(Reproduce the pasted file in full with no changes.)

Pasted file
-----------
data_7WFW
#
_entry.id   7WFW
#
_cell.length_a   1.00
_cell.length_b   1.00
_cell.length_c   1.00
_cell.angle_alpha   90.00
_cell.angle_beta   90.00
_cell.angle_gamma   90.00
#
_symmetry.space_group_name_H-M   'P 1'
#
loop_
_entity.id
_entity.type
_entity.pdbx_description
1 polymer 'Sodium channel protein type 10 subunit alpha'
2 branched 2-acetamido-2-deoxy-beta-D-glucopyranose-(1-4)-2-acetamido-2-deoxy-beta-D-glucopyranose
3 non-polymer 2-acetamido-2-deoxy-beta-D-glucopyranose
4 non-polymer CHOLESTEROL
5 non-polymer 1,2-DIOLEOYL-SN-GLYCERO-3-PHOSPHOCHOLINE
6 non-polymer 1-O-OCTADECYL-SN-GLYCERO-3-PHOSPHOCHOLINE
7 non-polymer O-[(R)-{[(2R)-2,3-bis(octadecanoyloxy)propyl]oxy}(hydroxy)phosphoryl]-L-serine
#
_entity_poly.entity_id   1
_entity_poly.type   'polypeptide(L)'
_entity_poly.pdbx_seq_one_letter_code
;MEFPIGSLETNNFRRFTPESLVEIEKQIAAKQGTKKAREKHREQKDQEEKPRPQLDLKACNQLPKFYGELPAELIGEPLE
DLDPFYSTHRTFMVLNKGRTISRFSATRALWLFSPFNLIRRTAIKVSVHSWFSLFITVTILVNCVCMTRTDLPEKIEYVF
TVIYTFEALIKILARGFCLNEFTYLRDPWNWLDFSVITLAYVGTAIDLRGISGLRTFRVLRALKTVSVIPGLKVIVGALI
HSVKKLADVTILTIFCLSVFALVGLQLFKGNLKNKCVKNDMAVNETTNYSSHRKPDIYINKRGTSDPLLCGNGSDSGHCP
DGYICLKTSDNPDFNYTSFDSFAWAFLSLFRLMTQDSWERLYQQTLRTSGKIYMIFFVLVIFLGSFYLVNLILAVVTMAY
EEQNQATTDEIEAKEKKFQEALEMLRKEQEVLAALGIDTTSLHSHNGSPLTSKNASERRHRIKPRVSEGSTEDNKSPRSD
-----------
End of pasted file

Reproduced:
data_7WFW
#
_entry.id   7WFW
#
_cell.length_a   1.00
_cell.length_b   1.00
_cell.length_c   1.00
_cell.angle_alpha   90.00
_cell.angle_beta   90.00
_cell.angle_gamma   90.00
#
_symmetry.space_group_name_H-M   'P 1'
#
loop_
_entity.id
_entity.type
_entity.pdbx_description
1 polymer 'Sodium channel protein type 10 subunit alpha'
2 branched 2-acetamido-2-deoxy-beta-D-glucopyranose-(1-4)-2-acetamido-2-deoxy-beta-D-glucopyranose
3 non-polymer 2-acetamido-2-deoxy-beta-D-glucopyranose
4 non-polymer CHOLESTEROL
5 non-polymer 1,2-DIOLEOYL-SN-GLYCERO-3-PHOSPHOCHOLINE
6 non-polymer 1-O-OCTADECYL-SN-GLYCERO-3-PHOSPHOCHOLINE
7 non-polymer O-[(R)-{[(2R)-2,3-bis(octadecanoyloxy)propyl]oxy}(hydroxy)phosphoryl]-L-serine
#
_entity_poly.entity_id   1
_entity_poly.type   'polypeptide(L)'
_entity_poly.pdbx_seq_one_letter_code
;MEFPIGSLETNNFRRFTPESLVEIEKQIAAKQGTKKAREKHREQKDQEEKPRPQLDLKACNQLPKFYGELPAELIGEPLE
DLDPFYSTHRTFMVLNKGRTISRFSATRALWLFSPFNLIRRTAIKVSVHSWFSLFITVTILVNCVCMTRTDLPEKIEYVF
TVIYTFEALIKILARGFCLNEFTYLRDPWNWLDFSVITLAYVGTAIDLRGISGLRTFRVLRALKTVSVIPGLKVIVGALI
HSVKKLADVTILTIFCLSVFALVGLQLFKGNLKNKCVKNDMAVNETTNYSSHRKPDIYINKRGTSDPLLCGNGSDSGHCP
DGYICLKTSDNPDFNYTSFDSFAWAFLSLFRLMTQDSWERLYQQTLRTSGKIYMIFFVLVIFLGSFYLVNLILAVVTMAY
EEQNQATTDEIEAKEKKFQEALEMLRKEQEVLAALGIDTTSLHSHNGSPLTSKNASERRHRIKPRVSEGSTEDNKSPRSD